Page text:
Suppose we conduct a survey in which we ask 15 households how many pets they have in their home. The results are as follows:

**1, 1, 1, 1, 2, 2, 2, 3, 3, 4, 5, 5, 6, 7, 8**

One way to summarize these results is to create a **frequency distribution**, which tells us how frequently different values occur in a dataset.

Often we use **grouped frequency distributions**, in which we create groups of values and then summarize how many observations from a dataset fall into those groups.

Here’s an example of a grouped frequency distribution for our survey data:

We first created groups of size 2, then we counted how many individual observations from the dataset fell in each group. For example:

- 7 families had either 1 or 2 pets
- 3 families had either 3 or 4 pets
- 3 families had either 5 or 6 pets
- 2 families had either 7 or 8 pets

Another type of frequency distribution we could create is an **ungrouped frequency distribution**, which displays the frequency of each individual data value rather groups of data values.

Here’s an example of an ungrouped frequency distribution for our survey data:

This type of frequency distribution allows us to directly see how often different values occurred in our dataset. For example:

- 4 families had 1 pet
- 3 families had 2 pets
- 2 families had 3 pets
- 1 family had 4 pets

And so on.

**When to Use Ungrouped Frequency Distributions**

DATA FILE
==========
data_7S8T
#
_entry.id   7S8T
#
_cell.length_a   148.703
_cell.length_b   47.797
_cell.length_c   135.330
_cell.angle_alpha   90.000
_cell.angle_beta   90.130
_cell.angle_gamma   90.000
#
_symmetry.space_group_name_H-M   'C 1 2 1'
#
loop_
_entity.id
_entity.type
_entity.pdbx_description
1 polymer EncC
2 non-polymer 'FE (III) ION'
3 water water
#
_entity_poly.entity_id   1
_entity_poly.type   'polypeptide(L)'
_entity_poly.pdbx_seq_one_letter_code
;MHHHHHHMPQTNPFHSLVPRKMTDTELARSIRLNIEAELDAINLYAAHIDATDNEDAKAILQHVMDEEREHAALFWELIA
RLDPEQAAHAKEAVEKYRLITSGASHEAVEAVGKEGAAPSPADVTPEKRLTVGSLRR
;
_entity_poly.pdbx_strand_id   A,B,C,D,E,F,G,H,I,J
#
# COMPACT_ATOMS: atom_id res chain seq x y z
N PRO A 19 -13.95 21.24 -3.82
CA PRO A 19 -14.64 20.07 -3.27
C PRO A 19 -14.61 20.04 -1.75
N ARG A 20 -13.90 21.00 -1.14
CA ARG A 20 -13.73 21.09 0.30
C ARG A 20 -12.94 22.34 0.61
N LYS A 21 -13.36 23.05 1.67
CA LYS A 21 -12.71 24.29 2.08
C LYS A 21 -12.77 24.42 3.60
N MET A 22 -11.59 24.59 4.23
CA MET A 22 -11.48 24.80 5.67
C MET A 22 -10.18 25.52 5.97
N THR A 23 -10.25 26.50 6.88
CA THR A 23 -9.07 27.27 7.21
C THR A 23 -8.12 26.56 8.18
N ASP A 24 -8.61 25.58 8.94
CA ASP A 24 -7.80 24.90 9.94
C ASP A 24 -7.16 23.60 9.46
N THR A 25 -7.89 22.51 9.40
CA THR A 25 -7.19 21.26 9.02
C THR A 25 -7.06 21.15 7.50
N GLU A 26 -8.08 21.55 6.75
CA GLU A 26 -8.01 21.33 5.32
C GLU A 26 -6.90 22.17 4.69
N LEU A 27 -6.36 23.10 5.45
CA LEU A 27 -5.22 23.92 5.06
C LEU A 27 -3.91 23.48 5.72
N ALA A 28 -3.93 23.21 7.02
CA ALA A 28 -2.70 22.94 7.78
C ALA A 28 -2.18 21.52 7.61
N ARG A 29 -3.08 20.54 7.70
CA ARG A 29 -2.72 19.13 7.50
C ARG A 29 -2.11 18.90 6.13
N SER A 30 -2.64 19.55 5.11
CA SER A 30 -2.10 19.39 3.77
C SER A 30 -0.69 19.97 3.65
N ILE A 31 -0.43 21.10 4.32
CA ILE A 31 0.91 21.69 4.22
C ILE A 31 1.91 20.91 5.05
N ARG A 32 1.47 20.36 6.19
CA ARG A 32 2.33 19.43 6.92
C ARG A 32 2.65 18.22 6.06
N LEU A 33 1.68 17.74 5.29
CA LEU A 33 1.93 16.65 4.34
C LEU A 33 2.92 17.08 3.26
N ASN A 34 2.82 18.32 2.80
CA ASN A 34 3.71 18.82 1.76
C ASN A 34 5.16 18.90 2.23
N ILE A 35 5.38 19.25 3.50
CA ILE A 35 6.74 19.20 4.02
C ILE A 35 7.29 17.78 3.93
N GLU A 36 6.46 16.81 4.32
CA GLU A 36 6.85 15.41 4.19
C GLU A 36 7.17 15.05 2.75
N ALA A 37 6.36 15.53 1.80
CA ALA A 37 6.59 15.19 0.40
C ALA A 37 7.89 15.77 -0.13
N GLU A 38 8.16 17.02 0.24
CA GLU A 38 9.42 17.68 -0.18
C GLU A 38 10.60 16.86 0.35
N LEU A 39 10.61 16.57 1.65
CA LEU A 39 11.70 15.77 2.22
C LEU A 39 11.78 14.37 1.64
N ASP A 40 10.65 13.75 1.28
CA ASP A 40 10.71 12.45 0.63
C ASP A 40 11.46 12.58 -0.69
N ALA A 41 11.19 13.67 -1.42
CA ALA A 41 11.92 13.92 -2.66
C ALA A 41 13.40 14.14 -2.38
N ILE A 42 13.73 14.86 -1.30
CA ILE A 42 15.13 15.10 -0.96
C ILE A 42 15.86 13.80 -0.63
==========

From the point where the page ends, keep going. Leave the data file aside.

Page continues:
Ungrouped frequency distributions can be useful when you want to see how often each individual value occurs in a dataset.

**Note that ungrouped frequency distributions work best with small datasets in which there are only a few unique values.**

For example, in our survey data from earlier there were only 8 unique values so it made sense to create an ungrouped frequency distribution.

However, if we had a dataset with hundreds or thousands of unique values, an ungrouped frequency distribution would be incredibly long and difficult to gather information from.

**For larger datasets, it makes sense to construct grouped frequency distributions.**

**How to Visualize Ungrouped Frequency Distributions**

The easiest way to visualize the values in an ungrouped frequency distribution is to create a **frequency polygon**, which displays the frequencies of each individual value in a simple chart.

Here’s what a frequency polygon would look like for our sample data:

This helps us quickly gain an understanding of how often each value occurs in the dataset.

Alternatively, we could create a **bar chart** to display the exact same data using bars rather than a single line:

Both charts allow us to quickly understand the distribution of values in our dataset.

23,33,26,40,62,58,37,

21,35,44,26,39,51,67,

25,34,36,43,57,50,20,

38,44,53,60,27,65,

51,43.

This is ungrouped data.

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